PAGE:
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PTA Blog Talk

Going Out

Published December 2, 2009 5:01 PM by Jason Marketti
Taking patients outside of the facility can be a great way to change their outlook on their rehab potential.  My first job in an acute care hospital I did just that. 

It was in 1996, before PPS and productivity was carefully scrutinized in the rehab field.  With the assistance of nurses, I managed to take a long-term ICU patient outside in the front of the hospital with five liters of oxygen running and a couple of  IVs attached to the wheelchair. We successfully managed the elevator and crowded hallways to sit outside for about 25 minutes. This may have been a pivotal point for both of us. 

He slowly improved and was moved to a regular unit and I realized the power of being outside of the hospital. Beyond the cold walls and sterile environment that make up a hospital or rehab facility, there are blue skies and sunshine. There is hope for those that see it. 

Weather permitting, I have consistently offered to patients the chance to go outside and get some "fresh air and sunshine." Some agree readily, others refuse. It is when they refuse I pull out my tools to encourage everyone to get out. I have brought a paint ball gun into work and did a group therapy session with it. It was a mess (I had to clean it up), but it was a success and got people outside and moving. They shot at targets, not each other so no one got injured. My BB gun target shooting worked just as well too. 

My next plan is to go shopping with a group. For those who cannot see a future outside of their own hospital bed or outside of playing Bingo with activities, take them outside and talk with them. We had a bench outside of an exit at one facility I worked at. I learned a lot about the history of the patients just sitting there enjoying the weather doing leg and arm exercises along with them.  


My first job I worked at a teaching hospital/medical university.  We had a burn unit that received patients from far and wide.  One of my pediatric clients was a little two year old who was stuck in his crib in a house fire.  His mom and sister were treated and released quickly, but the toddler took up residence.  He had burns over 90% of his body.  Only his face and the tip of his penis were unscathed.  Some details never leave you.  He was this mass of white gauze with a sweet cherub face and and two pools of the deepest chocolate eyes gazing up at you.  And the most contagious laugh.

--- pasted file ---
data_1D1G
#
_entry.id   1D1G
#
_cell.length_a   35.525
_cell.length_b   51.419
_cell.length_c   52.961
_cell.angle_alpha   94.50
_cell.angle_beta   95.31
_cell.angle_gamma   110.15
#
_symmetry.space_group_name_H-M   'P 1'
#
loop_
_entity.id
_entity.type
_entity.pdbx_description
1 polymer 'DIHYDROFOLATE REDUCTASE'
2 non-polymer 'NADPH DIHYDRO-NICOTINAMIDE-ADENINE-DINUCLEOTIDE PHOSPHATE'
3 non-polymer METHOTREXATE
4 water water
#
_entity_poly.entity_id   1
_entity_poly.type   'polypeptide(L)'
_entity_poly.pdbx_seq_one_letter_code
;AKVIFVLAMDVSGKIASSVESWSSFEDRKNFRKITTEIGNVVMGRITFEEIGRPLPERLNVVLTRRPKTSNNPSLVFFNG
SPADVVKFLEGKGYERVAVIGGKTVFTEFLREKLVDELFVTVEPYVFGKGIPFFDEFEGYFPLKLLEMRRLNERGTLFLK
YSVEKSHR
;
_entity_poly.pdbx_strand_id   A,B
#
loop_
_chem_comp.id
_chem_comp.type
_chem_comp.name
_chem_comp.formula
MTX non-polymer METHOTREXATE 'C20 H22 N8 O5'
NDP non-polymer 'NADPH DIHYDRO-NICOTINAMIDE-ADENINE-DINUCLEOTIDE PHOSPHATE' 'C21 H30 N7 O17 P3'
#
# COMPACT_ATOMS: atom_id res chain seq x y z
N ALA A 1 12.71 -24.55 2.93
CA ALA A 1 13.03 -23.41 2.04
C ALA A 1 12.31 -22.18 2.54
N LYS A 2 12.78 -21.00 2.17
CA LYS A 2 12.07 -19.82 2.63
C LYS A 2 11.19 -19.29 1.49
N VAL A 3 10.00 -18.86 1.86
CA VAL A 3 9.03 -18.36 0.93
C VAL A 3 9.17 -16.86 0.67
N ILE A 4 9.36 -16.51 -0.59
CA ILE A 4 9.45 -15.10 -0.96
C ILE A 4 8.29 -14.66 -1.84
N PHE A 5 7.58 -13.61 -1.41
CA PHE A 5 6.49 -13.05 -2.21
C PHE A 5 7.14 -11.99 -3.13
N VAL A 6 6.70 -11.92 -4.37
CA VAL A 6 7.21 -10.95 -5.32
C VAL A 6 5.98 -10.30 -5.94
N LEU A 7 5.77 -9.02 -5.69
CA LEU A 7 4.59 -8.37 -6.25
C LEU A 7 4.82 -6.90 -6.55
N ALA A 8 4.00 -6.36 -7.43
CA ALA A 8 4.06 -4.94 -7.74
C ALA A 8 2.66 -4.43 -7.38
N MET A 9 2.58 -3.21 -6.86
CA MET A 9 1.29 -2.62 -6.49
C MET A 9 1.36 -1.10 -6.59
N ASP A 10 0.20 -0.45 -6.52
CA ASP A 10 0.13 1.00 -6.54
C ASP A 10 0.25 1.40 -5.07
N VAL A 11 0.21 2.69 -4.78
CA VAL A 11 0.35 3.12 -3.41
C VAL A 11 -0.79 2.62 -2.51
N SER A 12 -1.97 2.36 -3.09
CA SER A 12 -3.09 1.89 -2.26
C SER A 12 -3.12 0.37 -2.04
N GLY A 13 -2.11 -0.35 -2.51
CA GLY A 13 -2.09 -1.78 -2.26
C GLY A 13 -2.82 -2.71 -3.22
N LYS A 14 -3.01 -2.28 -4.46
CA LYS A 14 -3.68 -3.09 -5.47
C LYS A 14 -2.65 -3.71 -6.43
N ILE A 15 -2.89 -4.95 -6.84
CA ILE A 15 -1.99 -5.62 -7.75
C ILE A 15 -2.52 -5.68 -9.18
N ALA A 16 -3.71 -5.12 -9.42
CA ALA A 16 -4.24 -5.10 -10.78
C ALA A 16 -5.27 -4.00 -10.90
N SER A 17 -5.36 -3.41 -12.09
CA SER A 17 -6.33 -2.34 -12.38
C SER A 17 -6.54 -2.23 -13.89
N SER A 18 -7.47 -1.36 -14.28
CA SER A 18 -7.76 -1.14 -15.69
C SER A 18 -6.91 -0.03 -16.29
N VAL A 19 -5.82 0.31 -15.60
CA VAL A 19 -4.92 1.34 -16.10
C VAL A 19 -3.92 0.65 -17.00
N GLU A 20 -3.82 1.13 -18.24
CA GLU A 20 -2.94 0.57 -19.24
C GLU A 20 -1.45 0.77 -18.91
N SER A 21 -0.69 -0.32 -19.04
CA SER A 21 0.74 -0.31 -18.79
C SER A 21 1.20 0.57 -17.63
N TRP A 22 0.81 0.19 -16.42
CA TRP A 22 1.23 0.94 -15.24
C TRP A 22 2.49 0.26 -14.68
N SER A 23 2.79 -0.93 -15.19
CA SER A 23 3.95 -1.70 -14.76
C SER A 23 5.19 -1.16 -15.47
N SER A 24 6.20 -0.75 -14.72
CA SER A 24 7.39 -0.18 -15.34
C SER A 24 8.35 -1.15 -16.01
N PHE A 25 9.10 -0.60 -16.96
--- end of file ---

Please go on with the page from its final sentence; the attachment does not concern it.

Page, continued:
When he moved from the burn unit to the rehab unit, he was still my patient.  Not many therapists enjoyed patients with a "burn" diagnosis.  They missed out on this one.  He turned three on the unit.  And one day it hit me.  This little fella had been in the hospital without seeing the sun or feeling the fresh air for over three months!  A two/three year old deprived of the outside for more than three months!  I wan't a parent yet, but I knew he had to get outside.

I got permission from the facility and his parent, which even 20 years ago was a Herculean feat that included scaling mountains of paperwork and securing signatures in blood.  

Then we began our adventures.  At least once a month, sometimes twice, I'd take him on an outing.  We had a recreational therapist and she scheduled outings, but his special needs precluded him from going on those group trips.

So we made our own fun.  We went to the mall - just being in a normal environment was stimulating for him.  Back then Kaybee Toy Store was housed in the mall, so that was our destination.  He loved planes, so we went to the airfield and watched airplanes land and take off.  We just did normal things outside the clinic environment.  

I can't help but smile when I think back on those times.  Thanks for the memories, Jason!

Janey Goude December 3, 2009 12:15 AM

Sounds like your facility needs a recreational therapist!

Christie ,, December 2, 2009 7:07 PM

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About this Blog

    Jason J. Marketti
    Occupation: Physical Therapist Assistant
    Setting: San Jacinto, CA
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